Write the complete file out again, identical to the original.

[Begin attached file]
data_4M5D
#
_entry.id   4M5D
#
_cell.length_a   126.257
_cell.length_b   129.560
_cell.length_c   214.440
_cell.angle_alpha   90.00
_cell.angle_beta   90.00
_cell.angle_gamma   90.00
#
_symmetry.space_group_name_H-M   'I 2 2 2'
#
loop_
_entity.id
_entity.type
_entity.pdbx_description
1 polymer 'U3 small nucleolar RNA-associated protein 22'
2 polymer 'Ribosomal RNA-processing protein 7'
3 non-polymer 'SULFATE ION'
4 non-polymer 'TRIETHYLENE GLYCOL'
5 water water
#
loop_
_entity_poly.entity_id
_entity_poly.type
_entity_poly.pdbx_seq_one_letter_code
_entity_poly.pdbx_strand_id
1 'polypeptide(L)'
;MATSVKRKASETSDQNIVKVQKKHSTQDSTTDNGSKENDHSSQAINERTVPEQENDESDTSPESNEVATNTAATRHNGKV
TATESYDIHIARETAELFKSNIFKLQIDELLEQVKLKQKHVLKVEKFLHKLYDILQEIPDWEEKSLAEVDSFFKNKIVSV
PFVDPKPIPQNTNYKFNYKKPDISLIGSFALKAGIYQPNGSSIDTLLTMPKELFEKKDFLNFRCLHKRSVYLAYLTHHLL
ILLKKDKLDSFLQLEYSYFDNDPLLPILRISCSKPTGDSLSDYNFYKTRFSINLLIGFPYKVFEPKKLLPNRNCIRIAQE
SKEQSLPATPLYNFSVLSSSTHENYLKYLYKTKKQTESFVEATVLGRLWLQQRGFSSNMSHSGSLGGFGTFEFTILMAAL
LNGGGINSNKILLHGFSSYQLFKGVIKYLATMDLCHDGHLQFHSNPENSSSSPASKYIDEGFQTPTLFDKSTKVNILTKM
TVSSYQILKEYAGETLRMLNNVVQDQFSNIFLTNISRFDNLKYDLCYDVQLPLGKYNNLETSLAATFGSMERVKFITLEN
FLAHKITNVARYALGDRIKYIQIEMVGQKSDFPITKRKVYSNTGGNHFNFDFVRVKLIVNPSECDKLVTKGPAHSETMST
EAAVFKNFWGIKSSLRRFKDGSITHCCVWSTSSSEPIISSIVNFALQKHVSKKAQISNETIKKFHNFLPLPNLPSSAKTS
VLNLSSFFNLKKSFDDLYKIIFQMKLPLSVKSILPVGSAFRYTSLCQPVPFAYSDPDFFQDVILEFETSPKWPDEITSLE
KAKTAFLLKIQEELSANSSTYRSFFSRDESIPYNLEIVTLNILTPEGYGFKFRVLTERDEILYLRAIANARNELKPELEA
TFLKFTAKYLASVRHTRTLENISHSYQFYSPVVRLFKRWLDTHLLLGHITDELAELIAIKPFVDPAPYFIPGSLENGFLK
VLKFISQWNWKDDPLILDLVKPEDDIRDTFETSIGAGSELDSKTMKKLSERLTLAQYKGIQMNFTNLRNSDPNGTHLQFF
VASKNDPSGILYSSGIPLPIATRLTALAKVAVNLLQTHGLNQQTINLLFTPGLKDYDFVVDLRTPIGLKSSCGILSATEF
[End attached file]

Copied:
data_4M5D
#
_entry.id   4M5D
#
_cell.length_a   126.257
_cell.length_b   129.560
_cell.length_c   214.440
_cell.angle_alpha   90.00
_cell.angle_beta   90.00
_cell.angle_gamma   90.00
#
_symmetry.space_group_name_H-M   'I 2 2 2'
#
loop_
_entity.id
_entity.type
_entity.pdbx_description
1 polymer 'U3 small nucleolar RNA-associated protein 22'
2 polymer 'Ribosomal RNA-processing protein 7'
3 non-polymer 'SULFATE ION'
4 non-polymer 'TRIETHYLENE GLYCOL'
5 water water
#
loop_
_entity_poly.entity_id
_entity_poly.type
_entity_poly.pdbx_seq_one_letter_code
_entity_poly.pdbx_strand_id
1 'polypeptide(L)'
;MATSVKRKASETSDQNIVKVQKKHSTQDSTTDNGSKENDHSSQAINERTVPEQENDESDTSPESNEVATNTAATRHNGKV
TATESYDIHIARETAELFKSNIFKLQIDELLEQVKLKQKHVLKVEKFLHKLYDILQEIPDWEEKSLAEVDSFFKNKIVSV
PFVDPKPIPQNTNYKFNYKKPDISLIGSFALKAGIYQPNGSSIDTLLTMPKELFEKKDFLNFRCLHKRSVYLAYLTHHLL
ILLKKDKLDSFLQLEYSYFDNDPLLPILRISCSKPTGDSLSDYNFYKTRFSINLLIGFPYKVFEPKKLLPNRNCIRIAQE
SKEQSLPATPLYNFSVLSSSTHENYLKYLYKTKKQTESFVEATVLGRLWLQQRGFSSNMSHSGSLGGFGTFEFTILMAAL
LNGGGINSNKILLHGFSSYQLFKGVIKYLATMDLCHDGHLQFHSNPENSSSSPASKYIDEGFQTPTLFDKSTKVNILTKM
TVSSYQILKEYAGETLRMLNNVVQDQFSNIFLTNISRFDNLKYDLCYDVQLPLGKYNNLETSLAATFGSMERVKFITLEN
FLAHKITNVARYALGDRIKYIQIEMVGQKSDFPITKRKVYSNTGGNHFNFDFVRVKLIVNPSECDKLVTKGPAHSETMST
EAAVFKNFWGIKSSLRRFKDGSITHCCVWSTSSSEPIISSIVNFALQKHVSKKAQISNETIKKFHNFLPLPNLPSSAKTS
VLNLSSFFNLKKSFDDLYKIIFQMKLPLSVKSILPVGSAFRYTSLCQPVPFAYSDPDFFQDVILEFETSPKWPDEITSLE
KAKTAFLLKIQEELSANSSTYRSFFSRDESIPYNLEIVTLNILTPEGYGFKFRVLTERDEILYLRAIANARNELKPELEA
TFLKFTAKYLASVRHTRTLENISHSYQFYSPVVRLFKRWLDTHLLLGHITDELAELIAIKPFVDPAPYFIPGSLENGFLK
VLKFISQWNWKDDPLILDLVKPEDDIRDTFETSIGAGSELDSKTMKKLSERLTLAQYKGIQMNFTNLRNSDPNGTHLQFF
VASKNDPSGILYSSGIPLPIATRLTALAKVAVNLLQTHGLNQQTINLLFTPGLKDYDFVVDLRTPIGLKSSCGILSATEF